In addition, the team developed an effective new method for measuring strain within the cables. By embedding existing fiber optic strain sensors in E-glass/vinyl ester composites, Lopez-Anido created a tube-like sheath for the composite strands to provide additional data on changes in the tension force.

The Penobscot Narrows Bridge gave Lopez-Anido and collaborators the ability to test the performance of carbon composite strands in a real-world environment, generating invaluable data that will allow researchers to compare the carbon composite test strands to the more traditional epoxy-coated steel strands that currently support the bridge. Using a battery of sensors, including their own devices as well as sensors installed by the Bridge Team and construction crews, the UMaine researchers will be able to gather data regarding temperature, tension forces and strand strains from throughout the cable-stayed structure.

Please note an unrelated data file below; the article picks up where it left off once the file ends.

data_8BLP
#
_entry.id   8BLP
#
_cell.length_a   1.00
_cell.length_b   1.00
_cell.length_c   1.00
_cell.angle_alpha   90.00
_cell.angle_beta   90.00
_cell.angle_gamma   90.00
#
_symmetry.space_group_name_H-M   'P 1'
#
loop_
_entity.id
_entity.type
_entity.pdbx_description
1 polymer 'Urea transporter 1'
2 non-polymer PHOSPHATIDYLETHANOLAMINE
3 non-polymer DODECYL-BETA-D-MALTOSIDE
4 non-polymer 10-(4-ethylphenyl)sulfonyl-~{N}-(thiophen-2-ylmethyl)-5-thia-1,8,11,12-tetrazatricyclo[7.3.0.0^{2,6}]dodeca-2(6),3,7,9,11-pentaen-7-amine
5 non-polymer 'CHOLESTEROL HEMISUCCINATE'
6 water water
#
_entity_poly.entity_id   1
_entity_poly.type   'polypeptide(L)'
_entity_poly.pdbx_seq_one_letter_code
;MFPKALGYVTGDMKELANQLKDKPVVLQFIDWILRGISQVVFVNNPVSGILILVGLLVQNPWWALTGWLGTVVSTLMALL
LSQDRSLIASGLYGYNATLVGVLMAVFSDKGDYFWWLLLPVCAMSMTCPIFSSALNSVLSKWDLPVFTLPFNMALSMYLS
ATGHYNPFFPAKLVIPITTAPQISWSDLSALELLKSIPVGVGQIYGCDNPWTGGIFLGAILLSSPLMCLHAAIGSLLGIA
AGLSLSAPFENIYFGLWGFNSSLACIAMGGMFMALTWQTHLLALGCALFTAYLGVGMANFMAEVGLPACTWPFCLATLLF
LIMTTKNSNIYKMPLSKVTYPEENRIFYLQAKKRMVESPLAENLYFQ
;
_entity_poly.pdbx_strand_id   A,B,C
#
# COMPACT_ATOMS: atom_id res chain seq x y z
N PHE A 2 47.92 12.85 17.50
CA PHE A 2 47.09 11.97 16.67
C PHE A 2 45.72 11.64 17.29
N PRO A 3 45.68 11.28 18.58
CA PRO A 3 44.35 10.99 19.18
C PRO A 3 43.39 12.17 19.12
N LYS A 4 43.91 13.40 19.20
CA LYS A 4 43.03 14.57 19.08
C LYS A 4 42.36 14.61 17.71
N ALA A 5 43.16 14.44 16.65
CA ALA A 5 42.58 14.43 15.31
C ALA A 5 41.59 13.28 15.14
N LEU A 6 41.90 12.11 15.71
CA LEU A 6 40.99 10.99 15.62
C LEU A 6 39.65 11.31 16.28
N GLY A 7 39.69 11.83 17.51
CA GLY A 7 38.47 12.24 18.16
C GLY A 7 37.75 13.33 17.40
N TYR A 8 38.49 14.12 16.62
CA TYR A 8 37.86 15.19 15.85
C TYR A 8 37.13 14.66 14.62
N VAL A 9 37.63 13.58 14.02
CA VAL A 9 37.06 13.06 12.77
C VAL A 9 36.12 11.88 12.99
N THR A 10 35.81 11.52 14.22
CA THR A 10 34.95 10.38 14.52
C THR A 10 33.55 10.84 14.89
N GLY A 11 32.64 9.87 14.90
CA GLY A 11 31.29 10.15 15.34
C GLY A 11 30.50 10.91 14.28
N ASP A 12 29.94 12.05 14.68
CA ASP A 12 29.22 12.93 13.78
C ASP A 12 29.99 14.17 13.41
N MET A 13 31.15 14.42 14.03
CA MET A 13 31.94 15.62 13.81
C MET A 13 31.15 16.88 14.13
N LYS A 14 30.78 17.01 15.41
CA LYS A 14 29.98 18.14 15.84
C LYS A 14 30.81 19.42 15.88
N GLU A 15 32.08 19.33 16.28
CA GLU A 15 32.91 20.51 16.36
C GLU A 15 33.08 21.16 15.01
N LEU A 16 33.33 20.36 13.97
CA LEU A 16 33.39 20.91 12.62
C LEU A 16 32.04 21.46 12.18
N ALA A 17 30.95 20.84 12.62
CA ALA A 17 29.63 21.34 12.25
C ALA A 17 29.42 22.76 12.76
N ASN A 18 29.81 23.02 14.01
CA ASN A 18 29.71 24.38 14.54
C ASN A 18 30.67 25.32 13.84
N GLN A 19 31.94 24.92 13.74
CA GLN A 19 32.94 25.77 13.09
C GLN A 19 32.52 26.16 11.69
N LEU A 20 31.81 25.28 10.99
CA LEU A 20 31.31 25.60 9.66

To simplify the monitoring process and assist the MaineDOT in making the bridge a kind of "living laboratory," where trends can be measured and new technologies tested, Lopez-Anido's team is helping to coordinate the sensors in a way that would allow remote access to the sensor data. Once completed, the complex system of multiplexers, data loggers and fiber optic cables will allow researchers on campus or MaineDOT officials in Augusta to look at performance indicators in real time over the Internet, complementing on-site safety inspections and other research.